Others are old in a different way. Two big books on natural history belonged to my great grandfather and he has written his name on the flyleaf. How do others part with inscribed books like these? I foresee a day when the only books I own will belong to long dead relatives, most of whom I never met.

The news: Could it be bleaker? The war in Ukraine goes on with no end in sight. News of atrocities have become everyday. Here, the government says it cannot provide for everyone as the economy goes tits up. Which means what exactly? Will we become accustomed to mass homelessness and starvation, and primed to accept it as the only option? Dead people on the streets an everyday occurrence. Shrug and pass on until the day comes when we are those desperate, abandoned people. Laws are being passed which make the government unassailable. Those at the top cling on to power for power’s sake. They don’t even try to hide it, yet a compliant press published distracting non-stories on their front pages: family rifts between William and Harry as related by William’s ‘close friends’. He doesn’t need enemies then. Faux outrage that Keir Starmer has sympathy with striking rail workers. Who in their right mind wouldn’t have? Grant Schapps saying the last thing rail workers need to do is strike. Well Grant, what’s the first thing they should do then? Do tell. Strikes are not popular, they are disruptive, and that’s the point of them. And they are often the only effective way that continued grievance over pay and work conditions can be conveyed to an apathetic public, and a government which frankly does not care. Its indifference shown by its refusal to join last ditch talks. Cynical conniving bastards.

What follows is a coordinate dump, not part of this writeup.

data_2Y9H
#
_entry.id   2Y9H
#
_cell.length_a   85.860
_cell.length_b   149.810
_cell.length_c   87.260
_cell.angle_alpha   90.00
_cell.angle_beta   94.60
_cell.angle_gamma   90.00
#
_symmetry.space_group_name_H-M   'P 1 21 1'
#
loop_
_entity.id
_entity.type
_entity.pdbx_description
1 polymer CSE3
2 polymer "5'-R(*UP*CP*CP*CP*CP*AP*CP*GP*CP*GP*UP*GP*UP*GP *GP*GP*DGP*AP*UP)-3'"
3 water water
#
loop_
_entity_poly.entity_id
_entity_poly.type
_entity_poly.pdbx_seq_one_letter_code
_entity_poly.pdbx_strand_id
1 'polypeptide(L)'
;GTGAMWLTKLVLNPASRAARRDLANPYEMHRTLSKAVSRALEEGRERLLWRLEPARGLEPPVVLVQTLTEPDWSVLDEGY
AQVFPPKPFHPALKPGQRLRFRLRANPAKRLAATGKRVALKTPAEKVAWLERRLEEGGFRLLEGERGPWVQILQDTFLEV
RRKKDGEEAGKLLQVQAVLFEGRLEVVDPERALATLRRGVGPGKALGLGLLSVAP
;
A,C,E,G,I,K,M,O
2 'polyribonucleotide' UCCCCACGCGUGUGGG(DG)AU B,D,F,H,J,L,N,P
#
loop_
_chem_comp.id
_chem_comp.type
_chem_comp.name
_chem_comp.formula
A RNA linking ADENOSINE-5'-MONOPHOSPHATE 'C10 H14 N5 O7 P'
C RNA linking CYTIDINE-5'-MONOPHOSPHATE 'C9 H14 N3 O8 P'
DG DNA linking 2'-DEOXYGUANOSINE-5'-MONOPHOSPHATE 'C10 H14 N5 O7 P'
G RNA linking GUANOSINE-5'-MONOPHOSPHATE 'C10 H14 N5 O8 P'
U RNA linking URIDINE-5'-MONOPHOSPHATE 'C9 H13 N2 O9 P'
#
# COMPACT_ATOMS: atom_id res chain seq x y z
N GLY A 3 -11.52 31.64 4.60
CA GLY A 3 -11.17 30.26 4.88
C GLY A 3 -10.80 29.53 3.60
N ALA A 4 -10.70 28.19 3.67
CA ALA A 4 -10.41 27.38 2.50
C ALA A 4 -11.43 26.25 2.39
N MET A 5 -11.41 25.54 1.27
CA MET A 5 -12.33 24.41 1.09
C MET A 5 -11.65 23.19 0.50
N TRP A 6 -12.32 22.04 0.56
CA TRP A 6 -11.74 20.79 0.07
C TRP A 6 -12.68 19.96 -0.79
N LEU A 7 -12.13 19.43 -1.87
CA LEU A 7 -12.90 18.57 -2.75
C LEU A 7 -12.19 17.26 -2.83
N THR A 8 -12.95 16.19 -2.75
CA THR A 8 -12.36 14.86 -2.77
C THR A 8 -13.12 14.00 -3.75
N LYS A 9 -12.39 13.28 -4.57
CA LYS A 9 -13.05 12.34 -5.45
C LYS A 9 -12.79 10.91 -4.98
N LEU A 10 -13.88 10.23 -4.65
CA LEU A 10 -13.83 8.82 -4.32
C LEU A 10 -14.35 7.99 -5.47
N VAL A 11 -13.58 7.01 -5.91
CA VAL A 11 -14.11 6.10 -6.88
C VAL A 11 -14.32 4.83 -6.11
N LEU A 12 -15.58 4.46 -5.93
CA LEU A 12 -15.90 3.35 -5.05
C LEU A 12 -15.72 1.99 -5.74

Boris Johnson has so far stayed out of prison, as indeed has Trump which seems daily more improbable, but surely it’s only a matter of time. Oh no, I’m forgetting the new laws. Johnson’s inviolate. Nadine Dorries (if you live in another country than the UK and have never heard of heard Ms Dorries, thank your lucky stars) will be the person who decides what should be censored from our news feeds. Read about it here. It seems someone has jumped the gun. A story about Boris Johnson trying to get Carrie Symonds a £100,000 per annum job when he was at the Foreign Office, a story which was reported in the newspapers, has disappeared both the Times and the Mail online. Well what a surprise.

Fortunately The Outlaws has returned for a second series, and as it’s starting in less than five minutes, I am stopping here.

Have fun.

Antisemites to the left of us, islamophobes to the right; let’s stick in the middle with EU

Only a few days to go before the general election and Boris Johnson has yet to take the opportunity to say anything truthful. He has also refused to be interviewed by Andrew Neil, presumably because he knows he would come out of it badly, though he might choose, as he did in the Leaders’ Debate, to make jokes when asked about the importance of truth. For most of us being caught telling lies in our professional lives would spell the end of our careers. Not so Johnson, his is a career built on lies. Lies are the key to his success. We all know he lies, he knows we know he lies, so if elected and it turns out – surprise! – he has again lied about the NHS, getting Brexit ‘done’, about the glorious and golden opportunities that will unfold once we have left the supportive embrace of the EU, well we knew in advance he wasn’t telling the truth, so how can we feel betrayed?